In this VETgirl online veterinary continuing education blog, Dr. Shelby Reinstein, DVM, DACVO reviews keratoconjunctivitis sicca (KCS or “dry eye”) in dogs. There are many forms of dry eye or KCS in dogs, so read on to learn it. Come back next week to read her blog on how to treat KCS in dogs!

Abnormalities in the quantity or quality of the tears will result in ocular surface pathology. The conjunctival and corneal epithelial cells suffer from hypoxia and desiccation, with further injury occurring as frictional irritation ensues. Debris that would normally be flushed from the ocular surface (dead cells, mucus, particulates) accumulates, and bacteria more easily colonize the compromised surface. These consequences of tear film disease culminate in inflammation of the ocular surface, leading to cell damage and progressive disease.

Mechanisms of Tear Deficiency

• Quantitative Tear Deficiency: A decreased secretion of tears may be the result of glandular dysfunction, or from interruption of the nerve supply to the glands. Insufficient aqueous tear production results in the clinical syndrome of keratoconjunctivitis sicca (KCS).

• Qualitative Tear Deficiency: Deficiencies in either the lipid or mucin tear layers can also result in symptoms of ocular surface inflammation.

• Distributional Tear Deficiency: Disorders that result in poor tear film coverage, such as lagophthalmos, facial nerve palsy, or other eyelid disorders will result in surface inflammation and a dry eye type syndrome.

Quantitative Tear Deficiency
KCS is the most common form of tear deficiency in dogs. Compromise to the glandular secretion can be caused by a variety of diseases affecting the lacrimal gland, 3rd eyelid gland, or both. Infectious diseases, such as canine distemper virus and blepharoconjunctivitis, can induce a lacrimal adenitis with subsequent KCS. Certain breeds, such as Pugs and Yorkshire Terriers, are predisposed to lacrimal aplasia leading to clinical KCS at a very young age. Certain drugs are known to reduce tear secretion (atropine, general anesthesia), while others may be toxic to the lacrimal gland (sulfasalazine, trimethoprim sulfa, etodolac). Trauma to the eye or the orbit as well as radiation therapy may damage the lacrimal gland and lead to KCS. Certain metabolic conditions are associated with decreases in tear production, including diabetes mellitus, hyperadrenocorticism, and hypothyroidism. However, the majority of KCS cases in dogs are the result of idiopathic, lymphoplasmacytic inflammation with secondary glandular atrophy. Certain breeds have a much greater incidence as compared to the general population suggesting a genetic component. English Bulldogs, Cavalier King Charles Spaniels, West Highland White Terriers, Shih Tzus, and Pugs are some of the most commonly affected breeds. Loss of the parasympathetic innervation to the lacrimal gland is known as neurogenic KCS, and can occur with chronic otitis, peripheral neuropathies, idiopathic disease, or primary neurologic diseases.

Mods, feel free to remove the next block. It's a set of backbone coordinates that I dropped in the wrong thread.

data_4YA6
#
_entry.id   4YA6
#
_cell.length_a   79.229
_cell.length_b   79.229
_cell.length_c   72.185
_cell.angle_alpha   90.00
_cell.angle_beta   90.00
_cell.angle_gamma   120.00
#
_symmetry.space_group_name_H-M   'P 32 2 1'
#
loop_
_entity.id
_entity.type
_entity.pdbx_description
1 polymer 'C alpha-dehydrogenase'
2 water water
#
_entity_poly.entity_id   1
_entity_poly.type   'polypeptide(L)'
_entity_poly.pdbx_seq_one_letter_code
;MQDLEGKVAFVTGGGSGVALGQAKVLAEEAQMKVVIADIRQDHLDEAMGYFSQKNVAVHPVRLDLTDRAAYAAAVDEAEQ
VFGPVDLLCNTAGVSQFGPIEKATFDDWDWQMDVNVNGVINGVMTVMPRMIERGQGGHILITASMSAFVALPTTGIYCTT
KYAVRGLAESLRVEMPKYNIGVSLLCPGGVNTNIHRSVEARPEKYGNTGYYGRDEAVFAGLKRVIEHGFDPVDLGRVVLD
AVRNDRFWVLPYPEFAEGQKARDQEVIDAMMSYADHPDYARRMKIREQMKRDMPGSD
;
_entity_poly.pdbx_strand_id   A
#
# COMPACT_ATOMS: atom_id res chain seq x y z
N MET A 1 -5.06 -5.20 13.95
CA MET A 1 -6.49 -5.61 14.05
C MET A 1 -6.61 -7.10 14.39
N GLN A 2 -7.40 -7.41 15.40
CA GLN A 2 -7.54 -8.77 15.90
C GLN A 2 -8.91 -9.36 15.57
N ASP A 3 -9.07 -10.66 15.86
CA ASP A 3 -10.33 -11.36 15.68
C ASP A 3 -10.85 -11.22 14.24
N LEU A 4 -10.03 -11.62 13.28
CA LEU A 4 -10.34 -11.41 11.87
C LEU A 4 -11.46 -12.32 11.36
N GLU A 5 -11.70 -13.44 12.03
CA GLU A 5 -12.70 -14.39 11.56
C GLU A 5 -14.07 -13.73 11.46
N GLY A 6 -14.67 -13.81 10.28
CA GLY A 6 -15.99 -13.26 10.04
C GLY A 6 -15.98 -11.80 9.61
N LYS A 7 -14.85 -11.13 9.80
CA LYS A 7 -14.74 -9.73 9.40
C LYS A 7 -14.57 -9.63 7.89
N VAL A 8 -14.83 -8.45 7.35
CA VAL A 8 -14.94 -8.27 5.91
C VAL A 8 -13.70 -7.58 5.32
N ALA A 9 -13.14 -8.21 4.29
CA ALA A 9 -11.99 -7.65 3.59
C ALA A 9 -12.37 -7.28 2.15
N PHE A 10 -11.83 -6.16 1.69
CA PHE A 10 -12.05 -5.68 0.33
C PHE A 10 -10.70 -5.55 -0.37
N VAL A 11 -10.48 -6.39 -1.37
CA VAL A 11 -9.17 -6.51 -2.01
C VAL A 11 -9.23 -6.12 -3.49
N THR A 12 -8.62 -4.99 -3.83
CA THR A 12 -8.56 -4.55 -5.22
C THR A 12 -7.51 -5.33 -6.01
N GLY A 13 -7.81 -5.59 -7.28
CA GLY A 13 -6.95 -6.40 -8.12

VETgirl image of dog with KCS

Qualitative Tear Deficiency
Diseases that affect the eyelid margins can result in abnormal secretions by the meibomian glands and subsequent instability to the tear film. The lack of a functional oily surface layer leads to premature evaporation of the tears and surface irritation. Inflammation of the eyelid margin, known as marginal blepharitis or meibomianitis, causes swelling of the eyelid margins and abnormal lipid secretion. Certain autoimmune conditions that affect the eyelids, such as lupus erythematosus and bullous pemphigoid, may also result in abnormal meibomian gland secretions. Chronic conjunctivitis can lead to a deficiency in the mucin production by the conjunctival goblet cells and also lead to an unstable tear film.

Distributional Tear Deficiency
Poor eyelid conformation or function will result in abnormal tear coverage over the ocular surface. Lagophthalmos (incomplete blinking) caused by buphthalmos, exophthalmos, or facial nerve paralysis will result is axial (central) corneal disease secondary to poor tear distribution.

Come back next week to learn HOW to treat dry eye in dogs!

  1. Thanks for including information about qualitative tear-film deficiency, which is less familiar to me.

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